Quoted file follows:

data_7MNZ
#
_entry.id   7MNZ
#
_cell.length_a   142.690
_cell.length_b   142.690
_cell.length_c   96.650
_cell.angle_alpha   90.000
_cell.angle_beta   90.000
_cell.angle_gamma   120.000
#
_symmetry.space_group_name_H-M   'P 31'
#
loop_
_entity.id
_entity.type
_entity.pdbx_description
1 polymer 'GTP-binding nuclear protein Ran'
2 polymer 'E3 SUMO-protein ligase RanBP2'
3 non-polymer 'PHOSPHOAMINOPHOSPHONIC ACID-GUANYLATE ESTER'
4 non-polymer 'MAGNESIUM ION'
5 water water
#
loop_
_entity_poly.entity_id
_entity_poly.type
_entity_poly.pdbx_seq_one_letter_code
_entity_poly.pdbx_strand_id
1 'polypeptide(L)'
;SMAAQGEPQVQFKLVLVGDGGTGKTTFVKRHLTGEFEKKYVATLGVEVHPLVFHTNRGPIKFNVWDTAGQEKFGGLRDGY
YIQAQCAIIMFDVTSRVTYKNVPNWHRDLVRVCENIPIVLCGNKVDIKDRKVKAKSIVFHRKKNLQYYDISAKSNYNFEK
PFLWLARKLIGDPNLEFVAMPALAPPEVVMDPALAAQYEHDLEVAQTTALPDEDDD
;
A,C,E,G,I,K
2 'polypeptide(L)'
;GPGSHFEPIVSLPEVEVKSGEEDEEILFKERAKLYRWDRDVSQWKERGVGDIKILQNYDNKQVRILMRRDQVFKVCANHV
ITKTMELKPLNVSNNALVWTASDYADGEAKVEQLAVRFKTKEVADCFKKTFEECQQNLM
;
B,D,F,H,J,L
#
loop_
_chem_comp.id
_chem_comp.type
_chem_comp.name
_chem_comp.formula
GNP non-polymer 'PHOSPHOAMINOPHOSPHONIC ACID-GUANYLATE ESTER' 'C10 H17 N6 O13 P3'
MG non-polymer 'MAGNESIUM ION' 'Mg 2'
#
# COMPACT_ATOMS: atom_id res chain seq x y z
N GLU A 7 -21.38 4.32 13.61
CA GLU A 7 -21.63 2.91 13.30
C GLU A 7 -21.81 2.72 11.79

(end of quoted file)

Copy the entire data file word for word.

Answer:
data_7MNZ
#
_entry.id   7MNZ
#
_cell.length_a   142.690
_cell.length_b   142.690
_cell.length_c   96.650
_cell.angle_alpha   90.000
_cell.angle_beta   90.000
_cell.angle_gamma   120.000
#
_symmetry.space_group_name_H-M   'P 31'
#
loop_
_entity.id
_entity.type
_entity.pdbx_description
1 polymer 'GTP-binding nuclear protein Ran'
2 polymer 'E3 SUMO-protein ligase RanBP2'
3 non-polymer 'PHOSPHOAMINOPHOSPHONIC ACID-GUANYLATE ESTER'
4 non-polymer 'MAGNESIUM ION'
5 water water
#
loop_
_entity_poly.entity_id
_entity_poly.type
_entity_poly.pdbx_seq_one_letter_code
_entity_poly.pdbx_strand_id
1 'polypeptide(L)'
;SMAAQGEPQVQFKLVLVGDGGTGKTTFVKRHLTGEFEKKYVATLGVEVHPLVFHTNRGPIKFNVWDTAGQEKFGGLRDGY
YIQAQCAIIMFDVTSRVTYKNVPNWHRDLVRVCENIPIVLCGNKVDIKDRKVKAKSIVFHRKKNLQYYDISAKSNYNFEK
PFLWLARKLIGDPNLEFVAMPALAPPEVVMDPALAAQYEHDLEVAQTTALPDEDDD
;
A,C,E,G,I,K
2 'polypeptide(L)'
;GPGSHFEPIVSLPEVEVKSGEEDEEILFKERAKLYRWDRDVSQWKERGVGDIKILQNYDNKQVRILMRRDQVFKVCANHV
ITKTMELKPLNVSNNALVWTASDYADGEAKVEQLAVRFKTKEVADCFKKTFEECQQNLM
;
B,D,F,H,J,L
#
loop_
_chem_comp.id
_chem_comp.type
_chem_comp.name
_chem_comp.formula
GNP non-polymer 'PHOSPHOAMINOPHOSPHONIC ACID-GUANYLATE ESTER' 'C10 H17 N6 O13 P3'
MG non-polymer 'MAGNESIUM ION' 'Mg 2'
#
# COMPACT_ATOMS: atom_id res chain seq x y z
N GLU A 7 -21.38 4.32 13.61
CA GLU A 7 -21.63 2.91 13.30
C GLU A 7 -21.81 2.72 11.79